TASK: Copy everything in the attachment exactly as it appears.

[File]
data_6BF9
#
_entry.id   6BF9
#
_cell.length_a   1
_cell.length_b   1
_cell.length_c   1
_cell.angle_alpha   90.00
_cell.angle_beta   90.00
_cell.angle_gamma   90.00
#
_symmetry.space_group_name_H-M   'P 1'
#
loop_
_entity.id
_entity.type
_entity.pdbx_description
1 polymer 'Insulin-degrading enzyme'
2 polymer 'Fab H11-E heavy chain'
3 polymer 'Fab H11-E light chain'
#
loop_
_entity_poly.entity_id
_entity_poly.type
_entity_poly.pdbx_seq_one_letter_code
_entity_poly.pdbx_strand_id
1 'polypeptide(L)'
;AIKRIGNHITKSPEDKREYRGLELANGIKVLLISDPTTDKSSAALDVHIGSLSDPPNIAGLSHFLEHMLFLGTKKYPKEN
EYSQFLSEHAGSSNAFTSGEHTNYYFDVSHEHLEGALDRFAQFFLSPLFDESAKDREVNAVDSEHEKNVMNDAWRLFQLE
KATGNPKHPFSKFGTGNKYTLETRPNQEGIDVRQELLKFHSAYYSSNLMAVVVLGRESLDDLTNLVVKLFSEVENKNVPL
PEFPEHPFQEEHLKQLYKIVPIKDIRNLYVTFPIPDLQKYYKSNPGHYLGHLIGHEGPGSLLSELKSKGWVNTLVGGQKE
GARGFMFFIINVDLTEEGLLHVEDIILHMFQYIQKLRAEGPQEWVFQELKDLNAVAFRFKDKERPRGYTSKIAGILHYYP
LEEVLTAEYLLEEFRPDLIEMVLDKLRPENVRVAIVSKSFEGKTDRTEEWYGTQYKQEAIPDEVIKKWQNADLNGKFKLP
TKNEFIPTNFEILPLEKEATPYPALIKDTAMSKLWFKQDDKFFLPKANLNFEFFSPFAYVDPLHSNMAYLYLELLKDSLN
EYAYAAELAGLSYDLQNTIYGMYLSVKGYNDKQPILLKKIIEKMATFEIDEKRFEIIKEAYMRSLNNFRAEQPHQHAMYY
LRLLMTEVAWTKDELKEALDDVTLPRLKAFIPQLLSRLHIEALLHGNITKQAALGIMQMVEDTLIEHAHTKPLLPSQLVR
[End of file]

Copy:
data_6BF9
#
_entry.id   6BF9
#
_cell.length_a   1
_cell.length_b   1
_cell.length_c   1
_cell.angle_alpha   90.00
_cell.angle_beta   90.00
_cell.angle_gamma   90.00
#
_symmetry.space_group_name_H-M   'P 1'
#
loop_
_entity.id
_entity.type
_entity.pdbx_description
1 polymer 'Insulin-degrading enzyme'
2 polymer 'Fab H11-E heavy chain'
3 polymer 'Fab H11-E light chain'
#
loop_
_entity_poly.entity_id
_entity_poly.type
_entity_poly.pdbx_seq_one_letter_code
_entity_poly.pdbx_strand_id
1 'polypeptide(L)'
;AIKRIGNHITKSPEDKREYRGLELANGIKVLLISDPTTDKSSAALDVHIGSLSDPPNIAGLSHFLEHMLFLGTKKYPKEN
EYSQFLSEHAGSSNAFTSGEHTNYYFDVSHEHLEGALDRFAQFFLSPLFDESAKDREVNAVDSEHEKNVMNDAWRLFQLE
KATGNPKHPFSKFGTGNKYTLETRPNQEGIDVRQELLKFHSAYYSSNLMAVVVLGRESLDDLTNLVVKLFSEVENKNVPL
PEFPEHPFQEEHLKQLYKIVPIKDIRNLYVTFPIPDLQKYYKSNPGHYLGHLIGHEGPGSLLSELKSKGWVNTLVGGQKE
GARGFMFFIINVDLTEEGLLHVEDIILHMFQYIQKLRAEGPQEWVFQELKDLNAVAFRFKDKERPRGYTSKIAGILHYYP
LEEVLTAEYLLEEFRPDLIEMVLDKLRPENVRVAIVSKSFEGKTDRTEEWYGTQYKQEAIPDEVIKKWQNADLNGKFKLP
TKNEFIPTNFEILPLEKEATPYPALIKDTAMSKLWFKQDDKFFLPKANLNFEFFSPFAYVDPLHSNMAYLYLELLKDSLN
EYAYAAELAGLSYDLQNTIYGMYLSVKGYNDKQPILLKKIIEKMATFEIDEKRFEIIKEAYMRSLNNFRAEQPHQHAMYY
LRLLMTEVAWTKDELKEALDDVTLPRLKAFIPQLLSRLHIEALLHGNITKQAALGIMQMVEDTLIEHAHTKPLLPSQLVR